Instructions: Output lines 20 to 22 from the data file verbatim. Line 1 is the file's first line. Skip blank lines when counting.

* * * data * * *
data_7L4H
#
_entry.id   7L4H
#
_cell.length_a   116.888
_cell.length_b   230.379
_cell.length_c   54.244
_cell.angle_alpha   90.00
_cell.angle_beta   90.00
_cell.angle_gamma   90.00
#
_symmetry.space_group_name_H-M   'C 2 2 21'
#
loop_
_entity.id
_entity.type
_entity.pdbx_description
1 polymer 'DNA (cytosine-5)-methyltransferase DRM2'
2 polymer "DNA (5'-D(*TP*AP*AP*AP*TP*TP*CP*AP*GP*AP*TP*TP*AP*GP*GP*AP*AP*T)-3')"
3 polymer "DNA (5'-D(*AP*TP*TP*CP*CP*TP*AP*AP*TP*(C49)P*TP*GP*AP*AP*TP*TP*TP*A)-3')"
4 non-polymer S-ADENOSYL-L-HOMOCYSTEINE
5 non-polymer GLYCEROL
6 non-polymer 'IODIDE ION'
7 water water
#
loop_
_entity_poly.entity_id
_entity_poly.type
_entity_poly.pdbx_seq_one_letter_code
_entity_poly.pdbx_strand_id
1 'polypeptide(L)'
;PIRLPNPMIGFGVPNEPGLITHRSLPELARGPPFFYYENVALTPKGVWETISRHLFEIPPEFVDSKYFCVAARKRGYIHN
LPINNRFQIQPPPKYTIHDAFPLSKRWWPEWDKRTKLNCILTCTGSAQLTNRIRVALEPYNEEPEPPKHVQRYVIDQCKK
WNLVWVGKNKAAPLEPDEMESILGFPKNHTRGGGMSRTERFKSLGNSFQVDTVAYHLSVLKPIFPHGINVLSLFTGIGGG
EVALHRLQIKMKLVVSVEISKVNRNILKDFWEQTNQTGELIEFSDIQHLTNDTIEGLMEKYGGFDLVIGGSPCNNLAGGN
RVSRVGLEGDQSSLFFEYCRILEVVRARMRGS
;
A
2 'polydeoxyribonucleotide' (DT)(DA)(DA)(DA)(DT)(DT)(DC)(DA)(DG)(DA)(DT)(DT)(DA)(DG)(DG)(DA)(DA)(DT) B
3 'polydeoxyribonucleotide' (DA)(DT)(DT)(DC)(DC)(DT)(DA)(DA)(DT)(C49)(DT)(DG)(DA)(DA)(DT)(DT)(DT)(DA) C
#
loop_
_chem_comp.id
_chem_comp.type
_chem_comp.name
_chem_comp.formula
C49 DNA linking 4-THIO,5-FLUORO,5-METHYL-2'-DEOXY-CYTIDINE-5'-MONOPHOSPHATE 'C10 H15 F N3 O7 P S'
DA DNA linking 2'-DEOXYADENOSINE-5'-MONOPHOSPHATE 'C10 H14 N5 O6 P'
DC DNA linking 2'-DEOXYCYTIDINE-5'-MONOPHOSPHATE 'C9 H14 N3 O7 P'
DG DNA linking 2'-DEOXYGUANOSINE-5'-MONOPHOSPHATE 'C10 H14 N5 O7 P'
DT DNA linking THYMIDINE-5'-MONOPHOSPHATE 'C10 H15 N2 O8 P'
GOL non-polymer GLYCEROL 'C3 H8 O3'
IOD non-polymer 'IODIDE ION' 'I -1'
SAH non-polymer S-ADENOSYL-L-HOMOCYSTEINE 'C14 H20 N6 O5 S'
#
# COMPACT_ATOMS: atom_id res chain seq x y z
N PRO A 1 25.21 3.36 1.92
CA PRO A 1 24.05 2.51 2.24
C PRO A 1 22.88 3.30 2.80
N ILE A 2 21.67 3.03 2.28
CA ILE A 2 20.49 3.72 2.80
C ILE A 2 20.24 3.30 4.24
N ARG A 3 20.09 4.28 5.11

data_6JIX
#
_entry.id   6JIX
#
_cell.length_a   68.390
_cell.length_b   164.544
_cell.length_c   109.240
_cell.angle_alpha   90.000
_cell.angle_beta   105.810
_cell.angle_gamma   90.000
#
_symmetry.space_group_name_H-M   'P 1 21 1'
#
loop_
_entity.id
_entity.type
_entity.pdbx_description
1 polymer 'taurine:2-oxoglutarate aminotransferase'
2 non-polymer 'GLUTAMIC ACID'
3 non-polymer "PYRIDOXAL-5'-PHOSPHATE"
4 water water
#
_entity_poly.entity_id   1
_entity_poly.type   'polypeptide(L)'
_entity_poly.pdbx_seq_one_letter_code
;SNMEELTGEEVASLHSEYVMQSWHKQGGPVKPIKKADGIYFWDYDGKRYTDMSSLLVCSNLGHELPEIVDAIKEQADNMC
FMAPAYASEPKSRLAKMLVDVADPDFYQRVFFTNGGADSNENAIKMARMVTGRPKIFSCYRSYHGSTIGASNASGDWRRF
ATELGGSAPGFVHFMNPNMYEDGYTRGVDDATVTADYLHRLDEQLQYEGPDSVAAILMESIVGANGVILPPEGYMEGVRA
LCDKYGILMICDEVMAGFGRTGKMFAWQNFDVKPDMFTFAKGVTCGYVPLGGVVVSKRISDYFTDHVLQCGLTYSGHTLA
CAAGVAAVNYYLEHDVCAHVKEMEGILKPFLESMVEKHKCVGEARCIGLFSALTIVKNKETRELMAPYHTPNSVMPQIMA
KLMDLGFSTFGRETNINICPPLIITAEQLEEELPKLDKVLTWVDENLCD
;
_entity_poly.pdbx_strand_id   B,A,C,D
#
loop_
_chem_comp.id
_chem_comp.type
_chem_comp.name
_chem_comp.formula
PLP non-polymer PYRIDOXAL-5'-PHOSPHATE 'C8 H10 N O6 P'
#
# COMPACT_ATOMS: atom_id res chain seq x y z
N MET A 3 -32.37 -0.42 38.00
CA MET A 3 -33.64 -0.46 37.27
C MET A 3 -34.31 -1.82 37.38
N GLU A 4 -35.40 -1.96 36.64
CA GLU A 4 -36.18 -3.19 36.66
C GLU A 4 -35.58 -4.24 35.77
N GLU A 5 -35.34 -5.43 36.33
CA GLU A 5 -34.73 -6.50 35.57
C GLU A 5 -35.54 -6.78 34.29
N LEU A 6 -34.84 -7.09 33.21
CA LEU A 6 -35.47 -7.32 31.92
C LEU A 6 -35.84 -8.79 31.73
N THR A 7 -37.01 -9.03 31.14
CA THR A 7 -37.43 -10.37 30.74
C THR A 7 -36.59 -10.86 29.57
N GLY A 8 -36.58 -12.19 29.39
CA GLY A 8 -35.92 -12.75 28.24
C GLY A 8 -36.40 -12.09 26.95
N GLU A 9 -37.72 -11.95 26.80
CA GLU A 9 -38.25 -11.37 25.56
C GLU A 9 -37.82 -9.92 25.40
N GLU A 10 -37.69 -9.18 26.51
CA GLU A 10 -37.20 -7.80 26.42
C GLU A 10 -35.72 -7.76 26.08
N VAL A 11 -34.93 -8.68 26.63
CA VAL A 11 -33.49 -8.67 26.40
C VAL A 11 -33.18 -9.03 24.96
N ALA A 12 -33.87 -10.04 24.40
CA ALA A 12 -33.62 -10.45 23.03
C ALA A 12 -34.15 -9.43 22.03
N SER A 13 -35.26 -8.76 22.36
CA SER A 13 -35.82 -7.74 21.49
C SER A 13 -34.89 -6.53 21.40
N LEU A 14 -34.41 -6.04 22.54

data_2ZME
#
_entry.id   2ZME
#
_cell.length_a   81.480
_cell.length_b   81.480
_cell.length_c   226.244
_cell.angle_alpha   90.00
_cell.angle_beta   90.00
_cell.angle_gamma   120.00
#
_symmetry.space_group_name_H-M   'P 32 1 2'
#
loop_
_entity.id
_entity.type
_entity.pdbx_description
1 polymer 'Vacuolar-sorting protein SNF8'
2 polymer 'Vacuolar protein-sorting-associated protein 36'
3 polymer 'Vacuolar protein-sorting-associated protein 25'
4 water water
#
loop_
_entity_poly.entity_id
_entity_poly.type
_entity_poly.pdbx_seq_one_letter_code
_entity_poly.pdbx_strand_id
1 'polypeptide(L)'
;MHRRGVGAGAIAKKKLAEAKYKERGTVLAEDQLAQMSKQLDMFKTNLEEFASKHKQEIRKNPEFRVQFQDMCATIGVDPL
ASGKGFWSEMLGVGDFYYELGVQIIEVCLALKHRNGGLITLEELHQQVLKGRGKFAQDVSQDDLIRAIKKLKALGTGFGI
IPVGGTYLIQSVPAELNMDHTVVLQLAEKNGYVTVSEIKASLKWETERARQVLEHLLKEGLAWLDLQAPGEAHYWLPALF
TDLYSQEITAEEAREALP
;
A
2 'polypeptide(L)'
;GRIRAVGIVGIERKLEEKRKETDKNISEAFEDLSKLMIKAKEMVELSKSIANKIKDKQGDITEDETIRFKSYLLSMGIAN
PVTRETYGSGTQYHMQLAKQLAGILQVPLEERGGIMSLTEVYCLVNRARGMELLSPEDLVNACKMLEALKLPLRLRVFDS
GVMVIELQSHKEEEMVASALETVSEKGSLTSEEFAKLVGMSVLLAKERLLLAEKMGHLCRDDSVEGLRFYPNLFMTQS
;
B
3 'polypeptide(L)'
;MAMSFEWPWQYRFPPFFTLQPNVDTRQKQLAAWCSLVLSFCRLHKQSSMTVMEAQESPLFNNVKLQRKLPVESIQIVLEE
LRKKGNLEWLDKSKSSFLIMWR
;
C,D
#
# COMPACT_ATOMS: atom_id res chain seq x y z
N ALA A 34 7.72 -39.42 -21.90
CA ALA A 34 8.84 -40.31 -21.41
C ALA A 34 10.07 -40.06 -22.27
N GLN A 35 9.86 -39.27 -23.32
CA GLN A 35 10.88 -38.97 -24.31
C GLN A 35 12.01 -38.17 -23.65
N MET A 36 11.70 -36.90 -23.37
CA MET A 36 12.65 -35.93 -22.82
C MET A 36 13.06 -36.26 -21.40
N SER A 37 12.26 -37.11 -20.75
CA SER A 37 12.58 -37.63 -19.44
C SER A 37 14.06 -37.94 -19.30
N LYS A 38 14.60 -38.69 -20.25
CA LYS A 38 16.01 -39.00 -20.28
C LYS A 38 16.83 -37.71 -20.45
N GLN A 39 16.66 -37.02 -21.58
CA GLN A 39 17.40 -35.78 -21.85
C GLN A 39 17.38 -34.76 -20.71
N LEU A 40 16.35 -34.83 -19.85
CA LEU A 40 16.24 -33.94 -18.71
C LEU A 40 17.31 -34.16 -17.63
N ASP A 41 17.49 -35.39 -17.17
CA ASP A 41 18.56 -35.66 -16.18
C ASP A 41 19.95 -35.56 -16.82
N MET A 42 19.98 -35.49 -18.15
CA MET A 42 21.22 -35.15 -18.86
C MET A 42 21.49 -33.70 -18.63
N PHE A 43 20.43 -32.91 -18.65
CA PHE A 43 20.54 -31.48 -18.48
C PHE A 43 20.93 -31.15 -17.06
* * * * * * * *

3 polymer "DNA (5'-D(*AP*TP*TP*CP*CP*TP*AP*AP*TP*(C49)P*TP*GP*AP*AP*TP*TP*TP*A)-3')"
4 non-polymer S-ADENOSYL-L-HOMOCYSTEINE
5 non-polymer GLYCEROL